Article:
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Copperhead Snake

Copperhead Snake

The copperhead is South Carolina’s most common venomous snake. Found throughout our state, the copperhead can reach a length of 4 feet; however, the average adult length is between 2 and 3 feet. Background color varies from pink to coppery-tan with dark brown hourglass-shaped cross-bands overlying. The head is typically a uniform copper color.

Copperheads occur in a wide range of habitat types including mountain coves, piedmont and coastal plain hardwood forests, longleaf pine forests, and swamp forests. Copperheads feed on a variety of prey including small rodents, frogs, lizards, and insects.

Cottonmouth Snake

Cottonmouth Snake

The cottonmouth, also known as the water moccasin, is a large snake of wetlands and swamps. Adult cottonmouths are typically 3 to 4 feet in length but can reach lengths in excess of 5 feet. The cottonmouth is variable in coloration, ranging from dark brown and black to olive drab and yellow-tan. Dark cross-bands occur irregularly down the length of the body. The banded water snake and brown water snake are large-bodied, non-venomous water snakes that are commonly mistaken for the cottonmouth.

Cottonmouths eat a variety of prey including rodents, amphibians, fish, and other snakes.

Unlike other venomous snakes that generally attempt to escape from humans, the cottonmouth will stand its ground. They typically coil tightly, with the head centered in the coil and the mouth held open showing the white “cotton” lining. Researchers believe this threat display is a warning, and research results indicate that cottonmouths are reluctant to bite humans who approach them.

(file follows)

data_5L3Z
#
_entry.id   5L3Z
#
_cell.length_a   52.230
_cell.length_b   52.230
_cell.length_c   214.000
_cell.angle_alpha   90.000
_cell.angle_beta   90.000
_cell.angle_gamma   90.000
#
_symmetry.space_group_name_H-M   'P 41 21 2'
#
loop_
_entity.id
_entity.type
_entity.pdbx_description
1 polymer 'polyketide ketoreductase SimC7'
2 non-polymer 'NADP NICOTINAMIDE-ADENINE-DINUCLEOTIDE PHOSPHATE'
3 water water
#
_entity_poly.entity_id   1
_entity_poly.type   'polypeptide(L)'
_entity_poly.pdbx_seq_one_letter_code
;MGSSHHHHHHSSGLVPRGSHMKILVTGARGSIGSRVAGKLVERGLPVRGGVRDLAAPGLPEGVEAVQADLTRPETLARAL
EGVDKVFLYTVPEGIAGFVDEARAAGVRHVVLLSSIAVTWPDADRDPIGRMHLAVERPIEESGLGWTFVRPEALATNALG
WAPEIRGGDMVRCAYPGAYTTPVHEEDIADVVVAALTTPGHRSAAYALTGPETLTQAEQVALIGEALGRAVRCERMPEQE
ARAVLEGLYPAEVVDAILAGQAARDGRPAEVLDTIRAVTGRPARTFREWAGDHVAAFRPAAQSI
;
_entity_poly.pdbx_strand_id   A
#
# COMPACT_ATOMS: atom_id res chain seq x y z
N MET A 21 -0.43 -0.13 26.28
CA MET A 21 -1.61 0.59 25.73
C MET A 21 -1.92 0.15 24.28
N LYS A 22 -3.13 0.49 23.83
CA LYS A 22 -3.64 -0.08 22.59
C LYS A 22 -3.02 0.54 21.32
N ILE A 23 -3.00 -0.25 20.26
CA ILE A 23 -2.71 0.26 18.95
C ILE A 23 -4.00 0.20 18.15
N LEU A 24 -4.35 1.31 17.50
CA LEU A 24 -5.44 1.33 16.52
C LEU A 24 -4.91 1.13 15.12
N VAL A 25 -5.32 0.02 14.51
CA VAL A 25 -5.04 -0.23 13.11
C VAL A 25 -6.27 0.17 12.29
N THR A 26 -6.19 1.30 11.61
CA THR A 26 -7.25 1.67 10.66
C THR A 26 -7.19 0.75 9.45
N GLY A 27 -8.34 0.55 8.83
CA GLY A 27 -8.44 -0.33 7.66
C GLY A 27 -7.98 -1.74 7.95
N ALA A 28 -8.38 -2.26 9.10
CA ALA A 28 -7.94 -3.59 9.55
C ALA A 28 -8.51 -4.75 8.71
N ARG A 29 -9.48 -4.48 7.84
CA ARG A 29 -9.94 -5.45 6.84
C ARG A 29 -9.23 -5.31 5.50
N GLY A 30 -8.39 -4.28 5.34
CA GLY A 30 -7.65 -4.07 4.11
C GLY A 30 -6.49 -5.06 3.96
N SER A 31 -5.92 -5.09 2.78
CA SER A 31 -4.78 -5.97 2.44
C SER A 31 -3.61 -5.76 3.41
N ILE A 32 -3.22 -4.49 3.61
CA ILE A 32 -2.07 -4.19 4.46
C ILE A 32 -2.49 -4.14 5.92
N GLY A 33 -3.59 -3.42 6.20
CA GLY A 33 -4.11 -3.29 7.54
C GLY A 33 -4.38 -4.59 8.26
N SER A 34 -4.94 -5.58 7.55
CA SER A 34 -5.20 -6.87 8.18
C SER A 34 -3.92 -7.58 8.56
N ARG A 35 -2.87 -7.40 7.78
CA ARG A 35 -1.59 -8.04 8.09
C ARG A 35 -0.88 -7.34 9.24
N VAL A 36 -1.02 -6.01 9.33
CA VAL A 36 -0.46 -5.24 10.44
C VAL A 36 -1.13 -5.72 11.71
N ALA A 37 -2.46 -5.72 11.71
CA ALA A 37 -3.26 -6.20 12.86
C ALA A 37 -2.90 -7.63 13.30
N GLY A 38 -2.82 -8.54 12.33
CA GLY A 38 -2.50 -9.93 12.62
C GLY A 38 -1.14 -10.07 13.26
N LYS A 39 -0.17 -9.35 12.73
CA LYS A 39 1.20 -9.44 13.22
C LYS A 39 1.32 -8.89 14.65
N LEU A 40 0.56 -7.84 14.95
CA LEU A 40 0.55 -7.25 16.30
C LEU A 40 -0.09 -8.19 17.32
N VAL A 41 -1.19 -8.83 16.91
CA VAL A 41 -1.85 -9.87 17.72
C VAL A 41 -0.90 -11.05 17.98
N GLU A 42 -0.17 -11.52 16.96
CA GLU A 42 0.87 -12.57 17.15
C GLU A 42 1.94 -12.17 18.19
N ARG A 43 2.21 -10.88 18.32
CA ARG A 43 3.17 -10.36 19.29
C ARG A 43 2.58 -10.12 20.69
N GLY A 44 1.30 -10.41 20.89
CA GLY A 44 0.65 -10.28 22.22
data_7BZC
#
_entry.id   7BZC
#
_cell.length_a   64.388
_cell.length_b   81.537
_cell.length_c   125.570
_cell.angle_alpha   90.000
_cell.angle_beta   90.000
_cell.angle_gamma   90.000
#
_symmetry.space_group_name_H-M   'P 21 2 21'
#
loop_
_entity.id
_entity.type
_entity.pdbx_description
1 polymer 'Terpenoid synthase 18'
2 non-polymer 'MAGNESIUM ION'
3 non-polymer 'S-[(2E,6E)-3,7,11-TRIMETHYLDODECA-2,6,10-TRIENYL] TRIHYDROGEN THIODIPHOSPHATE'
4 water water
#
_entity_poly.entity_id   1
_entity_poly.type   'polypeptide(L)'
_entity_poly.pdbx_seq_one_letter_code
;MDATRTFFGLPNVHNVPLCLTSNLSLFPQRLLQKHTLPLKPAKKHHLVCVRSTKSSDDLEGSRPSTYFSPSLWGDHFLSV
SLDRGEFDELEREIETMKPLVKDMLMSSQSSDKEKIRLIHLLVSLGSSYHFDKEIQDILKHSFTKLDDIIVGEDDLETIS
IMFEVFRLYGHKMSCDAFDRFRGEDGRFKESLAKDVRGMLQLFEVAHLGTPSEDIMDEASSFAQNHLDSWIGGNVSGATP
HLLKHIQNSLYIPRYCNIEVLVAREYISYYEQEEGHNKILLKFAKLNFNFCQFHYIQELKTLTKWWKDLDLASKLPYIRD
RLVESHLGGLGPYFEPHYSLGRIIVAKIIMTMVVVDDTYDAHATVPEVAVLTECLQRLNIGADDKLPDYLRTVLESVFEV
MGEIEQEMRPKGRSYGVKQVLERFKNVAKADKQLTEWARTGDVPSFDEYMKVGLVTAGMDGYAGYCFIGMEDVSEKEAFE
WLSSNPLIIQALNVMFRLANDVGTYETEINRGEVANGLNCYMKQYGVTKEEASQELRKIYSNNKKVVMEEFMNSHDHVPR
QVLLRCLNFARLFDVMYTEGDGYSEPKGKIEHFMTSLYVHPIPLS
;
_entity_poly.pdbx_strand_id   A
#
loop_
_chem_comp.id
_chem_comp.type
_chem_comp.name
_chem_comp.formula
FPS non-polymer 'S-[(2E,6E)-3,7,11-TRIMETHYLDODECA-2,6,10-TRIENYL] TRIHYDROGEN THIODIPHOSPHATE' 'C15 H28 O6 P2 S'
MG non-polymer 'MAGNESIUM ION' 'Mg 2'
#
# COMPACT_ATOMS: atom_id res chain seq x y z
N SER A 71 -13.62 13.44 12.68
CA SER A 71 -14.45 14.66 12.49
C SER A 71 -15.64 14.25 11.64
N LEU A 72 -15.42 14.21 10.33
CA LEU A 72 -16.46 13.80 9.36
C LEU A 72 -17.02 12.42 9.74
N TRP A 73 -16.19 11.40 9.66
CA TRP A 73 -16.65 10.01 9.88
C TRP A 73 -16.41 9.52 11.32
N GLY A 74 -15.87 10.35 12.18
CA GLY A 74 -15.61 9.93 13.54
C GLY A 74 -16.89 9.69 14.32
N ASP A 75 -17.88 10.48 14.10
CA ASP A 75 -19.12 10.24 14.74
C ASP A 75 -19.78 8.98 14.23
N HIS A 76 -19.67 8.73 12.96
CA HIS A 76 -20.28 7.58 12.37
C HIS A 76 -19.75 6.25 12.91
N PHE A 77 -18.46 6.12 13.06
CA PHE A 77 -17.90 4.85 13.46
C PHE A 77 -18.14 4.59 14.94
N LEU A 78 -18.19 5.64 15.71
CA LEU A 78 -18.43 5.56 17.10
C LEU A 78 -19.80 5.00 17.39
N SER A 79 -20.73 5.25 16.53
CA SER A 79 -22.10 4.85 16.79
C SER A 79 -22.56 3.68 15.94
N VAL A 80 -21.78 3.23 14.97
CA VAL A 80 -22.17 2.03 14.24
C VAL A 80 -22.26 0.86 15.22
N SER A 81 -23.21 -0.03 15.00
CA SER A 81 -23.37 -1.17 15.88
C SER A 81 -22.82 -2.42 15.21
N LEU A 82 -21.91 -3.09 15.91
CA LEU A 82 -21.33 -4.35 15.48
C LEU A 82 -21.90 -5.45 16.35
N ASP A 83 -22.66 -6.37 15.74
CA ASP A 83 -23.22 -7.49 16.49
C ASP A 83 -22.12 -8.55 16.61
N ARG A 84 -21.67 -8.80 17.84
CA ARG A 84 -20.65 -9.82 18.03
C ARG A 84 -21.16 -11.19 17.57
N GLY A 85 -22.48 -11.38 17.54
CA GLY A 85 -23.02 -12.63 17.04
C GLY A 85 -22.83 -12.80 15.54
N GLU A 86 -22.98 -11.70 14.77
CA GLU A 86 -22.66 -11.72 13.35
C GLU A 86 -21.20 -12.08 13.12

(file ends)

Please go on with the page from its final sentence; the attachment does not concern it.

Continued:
Coral Snake

Coral Snake

Coral snakes are not pit vipers, as are our other venomous snakes, and are quite different both in appearance and behavior from these snakes.

Adult coral snakes can reach a length of 2 feet. The bright red, yellow, and black bands alternate down the length of the body. Two species of non-venomous snakes are similar in appearance to the coral snake. The banding patterns for the harmless scarlet snake and the scarlet kingsnake differ from those of the coral snake. On the coral snake, the red and black bands never touch and the nose of the coral snake is always black.

Coral snakes can occur in a wide range of habitats; however, they are never found commonly anywhere. The species is very secretive, spending much of its time underground, and loose, sandy soil typifies most of the habitats frequented by the coral snake. The coral snake feeds primarily on lizards and other snakes.